Initial Clinical Application
Rotator cuff injury and chronic shoulder pain may result in severe restrictions of shoulder movement, which can greatly affect one's quality of life. Striano et al followed up with 20 subjects after MAT injection. Each of them had more than a 1-year history of chronic shoulder pain and could not raise their arms in excess of 90°. Their shoulder movement limitations made it difficult for the patients to dress themselves. The patients were also not treated with physiotherapy, cortisone or PRP injections within 60 days. Follow-up was performed at the 1st and 5th weeks and the 3rd, 6th, and 12th months after injection, and the assessments included the numerical pain scale (NPS) and the American Shoulder and Elbow Surgeons Score (ASES). NPS had improved significantly after treatment compared with the baseline and continued to benefit the patients over the next 12 months. The ASES improved linearly in the first three months and continued to benefit the patients throughout the entire 12 months. No adverse events were reported during this follow-up period. The possible reasons of no adverse events may be as follows: MAT contained some anti-inflammatory cytokines, the MAT preparation filtered out substances associated with inflammatory reactions, and MAT from a patient's own adipose tissue would not lead any immune response. Although the number of subjects was small, this study showed that MAT injection could effectively reduce the pain in patients. The follow-up will last for approximately 2 years to observe the long-term effects of MAT injection for the treatment of shoulder pain.
Striano et al injected MAT in a 59-year-old male patient who suffered from severe knee pain and had undergone a few failed treatments including arthroscopic meniscus surgery. Magnetic resonance imaging (MRI) showed that he suffered from OA, a medial meniscus tear and patellomalacia. Approximately six months after the MAT injection, his VAS score was increased from 8 to 0 and MRI showed that the articular cartilage had expanded the joint space from 0.75 to 1.50 mm. The MRI results showed that MAT could provide support, buffer and fill the soft tissue and had a latent healing ability. To study the long-term clinical effects of MAT injection on diseased joints, Franceschini et al followed a subject for 30 months after injection. The subject, a 33-year-old man, had knee injuries from falling while skiing. MRI showed a tear of the anterior cruciate ligament and two cartilage injuries. The man underwent surgeries focused on the microfracture and reconstruction of the anterior cruciate ligament by autografting the tendon, leading to the function of ligament being restored. However, his knee pain was persistent and unbearable. Arthroscopic examination after 10 months showed that the cartilage area had not effectively increased, after which arthroscopic debridement and autologous PRP injection were performed. The patient chose to have a MAT injection due to the lingering pain and severe movement limitations. The patient's pain improved after 10 days, and the pain was completely gone in the 6th week. The clinical situation was stable in the 12th and 30th months, and the pain disappeared completely so the patient could perform physical activities without limit. Even though it is a single case report, MAT injection could reduce pain, restored joint function for up to 30 months and had no adverse events, while the microfracture surgery and autogenous PRP were ineffective, suggesting the long-term effects of MAT injection as an option that is worthwhile for patients.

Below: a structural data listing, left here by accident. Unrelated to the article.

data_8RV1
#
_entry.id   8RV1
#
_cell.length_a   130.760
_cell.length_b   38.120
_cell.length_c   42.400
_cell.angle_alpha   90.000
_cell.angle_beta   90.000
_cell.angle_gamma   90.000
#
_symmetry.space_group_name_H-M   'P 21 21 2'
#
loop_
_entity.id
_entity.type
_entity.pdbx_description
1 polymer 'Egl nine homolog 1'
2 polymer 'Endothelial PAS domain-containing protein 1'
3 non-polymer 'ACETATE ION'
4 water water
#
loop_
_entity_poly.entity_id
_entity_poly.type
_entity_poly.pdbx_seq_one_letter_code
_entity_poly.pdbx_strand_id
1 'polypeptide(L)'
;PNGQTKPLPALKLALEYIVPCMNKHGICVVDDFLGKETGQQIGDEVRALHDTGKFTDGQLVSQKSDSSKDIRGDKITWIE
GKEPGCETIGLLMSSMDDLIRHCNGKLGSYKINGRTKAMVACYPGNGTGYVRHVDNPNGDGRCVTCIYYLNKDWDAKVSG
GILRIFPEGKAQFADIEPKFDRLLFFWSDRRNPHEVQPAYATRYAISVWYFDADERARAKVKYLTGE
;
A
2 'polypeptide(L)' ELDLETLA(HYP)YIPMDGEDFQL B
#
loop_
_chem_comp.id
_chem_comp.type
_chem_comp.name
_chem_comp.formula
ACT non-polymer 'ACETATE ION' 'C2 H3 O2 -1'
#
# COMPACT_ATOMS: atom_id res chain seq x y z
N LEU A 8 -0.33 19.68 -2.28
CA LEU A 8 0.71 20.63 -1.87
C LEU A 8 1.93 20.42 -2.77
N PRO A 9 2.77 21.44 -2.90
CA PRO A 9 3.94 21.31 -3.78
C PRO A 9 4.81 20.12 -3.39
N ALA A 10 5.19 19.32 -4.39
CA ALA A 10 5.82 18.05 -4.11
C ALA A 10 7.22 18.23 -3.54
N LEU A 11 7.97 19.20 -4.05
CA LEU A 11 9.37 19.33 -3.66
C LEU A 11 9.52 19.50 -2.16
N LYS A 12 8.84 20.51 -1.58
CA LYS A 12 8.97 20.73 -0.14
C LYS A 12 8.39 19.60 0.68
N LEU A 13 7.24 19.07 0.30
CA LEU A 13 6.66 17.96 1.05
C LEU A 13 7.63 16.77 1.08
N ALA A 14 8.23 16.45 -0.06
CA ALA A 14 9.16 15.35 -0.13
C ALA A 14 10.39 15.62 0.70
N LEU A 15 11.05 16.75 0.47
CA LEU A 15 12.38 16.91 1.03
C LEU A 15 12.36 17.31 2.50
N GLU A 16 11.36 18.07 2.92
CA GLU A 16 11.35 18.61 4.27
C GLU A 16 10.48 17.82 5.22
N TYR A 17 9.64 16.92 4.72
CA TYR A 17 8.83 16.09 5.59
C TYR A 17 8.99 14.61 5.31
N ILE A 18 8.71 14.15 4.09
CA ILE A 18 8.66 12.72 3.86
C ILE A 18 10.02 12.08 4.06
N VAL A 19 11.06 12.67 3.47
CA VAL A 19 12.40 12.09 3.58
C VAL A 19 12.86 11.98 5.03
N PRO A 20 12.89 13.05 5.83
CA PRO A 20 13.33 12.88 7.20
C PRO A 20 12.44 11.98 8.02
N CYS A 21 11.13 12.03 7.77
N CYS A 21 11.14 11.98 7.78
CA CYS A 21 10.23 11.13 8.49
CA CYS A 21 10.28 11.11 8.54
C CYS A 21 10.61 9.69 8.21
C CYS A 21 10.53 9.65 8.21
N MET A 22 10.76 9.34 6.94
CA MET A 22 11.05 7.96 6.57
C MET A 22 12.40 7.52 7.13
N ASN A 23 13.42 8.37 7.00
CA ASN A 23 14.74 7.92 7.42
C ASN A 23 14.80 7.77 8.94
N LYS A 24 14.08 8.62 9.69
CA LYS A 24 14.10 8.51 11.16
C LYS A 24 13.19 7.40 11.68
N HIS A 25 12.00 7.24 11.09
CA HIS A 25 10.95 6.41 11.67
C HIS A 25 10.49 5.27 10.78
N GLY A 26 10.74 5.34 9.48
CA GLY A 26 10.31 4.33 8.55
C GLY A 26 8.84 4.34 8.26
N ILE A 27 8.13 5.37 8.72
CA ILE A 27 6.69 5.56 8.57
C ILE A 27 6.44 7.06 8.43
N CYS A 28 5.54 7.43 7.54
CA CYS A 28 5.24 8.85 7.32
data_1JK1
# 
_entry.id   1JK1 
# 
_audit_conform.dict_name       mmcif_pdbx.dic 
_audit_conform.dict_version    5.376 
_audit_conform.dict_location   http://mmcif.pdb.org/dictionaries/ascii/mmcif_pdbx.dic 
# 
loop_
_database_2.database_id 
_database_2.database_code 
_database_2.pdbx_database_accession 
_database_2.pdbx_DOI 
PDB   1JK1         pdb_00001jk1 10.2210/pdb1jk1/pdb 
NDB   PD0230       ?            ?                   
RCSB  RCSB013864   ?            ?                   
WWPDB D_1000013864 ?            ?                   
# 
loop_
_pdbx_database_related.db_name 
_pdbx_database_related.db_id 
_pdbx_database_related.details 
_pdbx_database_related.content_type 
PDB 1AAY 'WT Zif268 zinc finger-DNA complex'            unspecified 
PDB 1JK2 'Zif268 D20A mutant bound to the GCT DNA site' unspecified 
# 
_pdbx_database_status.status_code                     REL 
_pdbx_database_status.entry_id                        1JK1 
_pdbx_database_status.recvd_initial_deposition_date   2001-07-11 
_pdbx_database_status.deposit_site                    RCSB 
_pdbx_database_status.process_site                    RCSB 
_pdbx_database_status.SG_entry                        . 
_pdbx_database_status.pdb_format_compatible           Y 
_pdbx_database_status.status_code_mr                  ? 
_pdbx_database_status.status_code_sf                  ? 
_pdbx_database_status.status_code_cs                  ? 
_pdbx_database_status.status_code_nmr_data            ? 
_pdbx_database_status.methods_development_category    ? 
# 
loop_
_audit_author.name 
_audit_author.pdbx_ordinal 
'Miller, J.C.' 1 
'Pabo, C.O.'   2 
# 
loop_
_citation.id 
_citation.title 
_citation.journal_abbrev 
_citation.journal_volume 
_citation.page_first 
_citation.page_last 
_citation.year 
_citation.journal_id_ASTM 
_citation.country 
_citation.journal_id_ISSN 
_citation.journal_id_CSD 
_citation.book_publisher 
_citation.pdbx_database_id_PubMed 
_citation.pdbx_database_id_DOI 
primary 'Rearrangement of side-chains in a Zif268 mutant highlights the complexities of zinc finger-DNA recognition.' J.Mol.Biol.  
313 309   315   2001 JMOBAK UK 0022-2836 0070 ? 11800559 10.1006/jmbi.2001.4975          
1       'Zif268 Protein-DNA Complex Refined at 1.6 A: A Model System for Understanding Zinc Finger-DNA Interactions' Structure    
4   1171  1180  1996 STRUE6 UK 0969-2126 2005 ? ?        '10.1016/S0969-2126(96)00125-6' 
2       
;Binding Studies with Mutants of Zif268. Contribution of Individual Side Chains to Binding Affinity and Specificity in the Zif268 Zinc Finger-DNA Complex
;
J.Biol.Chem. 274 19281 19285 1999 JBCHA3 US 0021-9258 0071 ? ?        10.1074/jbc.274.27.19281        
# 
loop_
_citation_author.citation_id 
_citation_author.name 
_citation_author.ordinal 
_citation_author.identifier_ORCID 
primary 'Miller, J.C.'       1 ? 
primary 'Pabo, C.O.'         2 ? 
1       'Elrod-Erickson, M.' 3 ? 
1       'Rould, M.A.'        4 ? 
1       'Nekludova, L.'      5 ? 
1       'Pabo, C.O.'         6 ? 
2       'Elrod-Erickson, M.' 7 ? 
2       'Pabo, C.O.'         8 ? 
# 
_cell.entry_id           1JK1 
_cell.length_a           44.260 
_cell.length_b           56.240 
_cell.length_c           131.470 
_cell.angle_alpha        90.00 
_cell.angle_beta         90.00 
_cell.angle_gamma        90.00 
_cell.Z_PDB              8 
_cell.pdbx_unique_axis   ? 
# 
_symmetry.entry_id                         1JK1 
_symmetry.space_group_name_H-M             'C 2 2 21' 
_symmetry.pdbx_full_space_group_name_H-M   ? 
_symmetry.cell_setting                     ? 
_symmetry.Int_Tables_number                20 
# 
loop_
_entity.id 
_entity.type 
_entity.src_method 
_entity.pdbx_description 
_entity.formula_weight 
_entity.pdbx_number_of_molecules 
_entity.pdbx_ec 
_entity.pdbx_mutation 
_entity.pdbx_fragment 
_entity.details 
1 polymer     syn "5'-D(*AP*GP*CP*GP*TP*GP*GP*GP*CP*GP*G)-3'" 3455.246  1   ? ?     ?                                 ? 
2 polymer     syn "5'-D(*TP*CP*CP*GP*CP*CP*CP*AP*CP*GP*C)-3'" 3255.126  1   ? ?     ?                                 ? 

Cattaneo et al selected 38 patients with knee OA and performed MAT injections. Their conditions included knee cartilage disease grade >II (International Cartilage Research Society classification), persistent knee pain, failed HA and PRP injections and failed hormone therapy for almost 12 months. Thirty-eight patients suffered from normative arthroscopic cartilage curettage and received MAT injections and 14 patients received meniscectomy as a necessary additional surgery. At 1, 3, 6, and 12 months after surgery, they were assessed using physical examinations and the knee injury and osteoarthritis outcome score. The 12-month results showed that 92% of the patients improved and that 100% of them were satisfied with the treatment. The most important result was that there were no adverse reactions or complications during follow-up. As previous studies have shown that meniscectomy could accelerate OA tendencies, the situation for those 14 patients seemed inspiring. The experiments described above show the safety and effectiveness of the MAT injection, though the persuasion is still insufficient due to the lack of contrasting techniques.
As an innovative technology, MAT injection has been certified by the Food and Drug Administration (FDA) in the United States, Conformite Europeenne (CE) Mark in Europe and Therapeutic Goods Administration from Australia. It is simple, cost-effective and safe, and can achieve great effectiveness with only one injection. A great number of basic studies and clinical trials focused on MAT injections in patients with articular cartilage injury are currently underway. According to the follow-up results (including unpublished data), MAT injection can reduce pain in patients, improve joint function, and does not cause adverse events. Even in patients who have undergone many failed treatments such as arthroscopic meniscus surgery, pain reduction by MAT injection is apparent. However, the mechanism by which MSCs and their cytokines act with chondrocytes is unclear, the number of subjects in clinical trials is small, the treatment assessment system is not uniform, the follow-up time is too short to observe long-term effects and the lack of control trial makes it difficult to persuade practitioners to treat patients with MAT. We hope that longer-term follow-up and an increased number of randomized controlled trials will lead to clearer conclusions and make the MAT injection a new option as a non-operative orthopedic treatment.
Conflicts of interest